Which one is a better predictor of ICU mortality in septic patients? Comparison between serial serum lactate concentrations and its removal rate

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To predict 28-day mortality with serum lactate and oxygenation profile in sepsis.


82 patients were admitted to the ICU with sepsis. Comorbid disease, hemodynamic and oxygenation parameters were recorded. Serum lactate was measured at T0, T6, T12 and T24 hours of admission. Arterial and venous oxygen saturation levels were also measured. Regression and ROC analyses were used to predict death within 28 days.


Out of 82 patients, 32 died within 28 days of ICU admission. Non-survivors differed from survivors in having higher serum lactate concentrations on admission (0.6 mmol/L; P = 0.033), requiring more norepinephrine (14 μg/min; P < 0.001), higher frequency of acute kidney injury, prolonged mechanical ventilation (5-days; P < 0.001) and ICU stay (1-day; P = 0.029). Saturation of oxygen in arterial (a), central venous blood (cv) and (a–cv) were similar between the survivors and non-survivors. T24 level of lactate was the best predictor of 28-day mortality with 78% sensitivity and 90% specificity (AUC = 0.912 ± 0.033).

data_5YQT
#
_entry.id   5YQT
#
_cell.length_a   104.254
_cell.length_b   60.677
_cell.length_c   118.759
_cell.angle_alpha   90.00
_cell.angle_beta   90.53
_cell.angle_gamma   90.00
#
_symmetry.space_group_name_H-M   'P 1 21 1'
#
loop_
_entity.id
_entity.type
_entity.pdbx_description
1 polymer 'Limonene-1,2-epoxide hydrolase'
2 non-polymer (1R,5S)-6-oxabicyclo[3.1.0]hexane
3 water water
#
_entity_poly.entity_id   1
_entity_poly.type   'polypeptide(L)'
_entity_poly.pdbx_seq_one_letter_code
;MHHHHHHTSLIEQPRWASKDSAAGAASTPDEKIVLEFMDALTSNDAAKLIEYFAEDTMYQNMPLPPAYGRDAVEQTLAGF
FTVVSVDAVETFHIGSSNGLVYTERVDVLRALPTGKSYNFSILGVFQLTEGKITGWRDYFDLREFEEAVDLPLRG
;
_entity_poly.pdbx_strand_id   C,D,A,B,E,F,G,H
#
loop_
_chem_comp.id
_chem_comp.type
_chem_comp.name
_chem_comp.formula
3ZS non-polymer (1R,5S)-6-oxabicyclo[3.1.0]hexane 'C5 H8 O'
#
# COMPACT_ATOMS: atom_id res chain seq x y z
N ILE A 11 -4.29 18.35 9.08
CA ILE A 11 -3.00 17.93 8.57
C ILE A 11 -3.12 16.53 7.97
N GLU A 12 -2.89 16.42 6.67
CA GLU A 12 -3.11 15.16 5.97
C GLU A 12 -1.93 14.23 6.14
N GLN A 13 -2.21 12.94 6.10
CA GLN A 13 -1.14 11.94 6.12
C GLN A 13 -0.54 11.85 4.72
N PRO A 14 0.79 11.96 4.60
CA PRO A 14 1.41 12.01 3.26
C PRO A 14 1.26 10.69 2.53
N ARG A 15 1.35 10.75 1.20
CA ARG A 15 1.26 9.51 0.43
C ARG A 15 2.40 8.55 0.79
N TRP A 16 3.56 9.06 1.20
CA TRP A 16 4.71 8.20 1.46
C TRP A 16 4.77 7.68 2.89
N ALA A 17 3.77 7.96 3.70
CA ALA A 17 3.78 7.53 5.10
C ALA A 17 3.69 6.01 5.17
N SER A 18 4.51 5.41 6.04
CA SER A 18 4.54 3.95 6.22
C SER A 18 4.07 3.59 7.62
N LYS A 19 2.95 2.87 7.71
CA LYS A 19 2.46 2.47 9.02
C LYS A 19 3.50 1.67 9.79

Serial measurements of serum lactate with special emphasis on its concentration at 24 hour after admission remains the most predictive of short-term mortality in the ICU. Other predictors of mortality are relatively inferior and must be used collectively in context to better predict the clinical outcome of sepsis.

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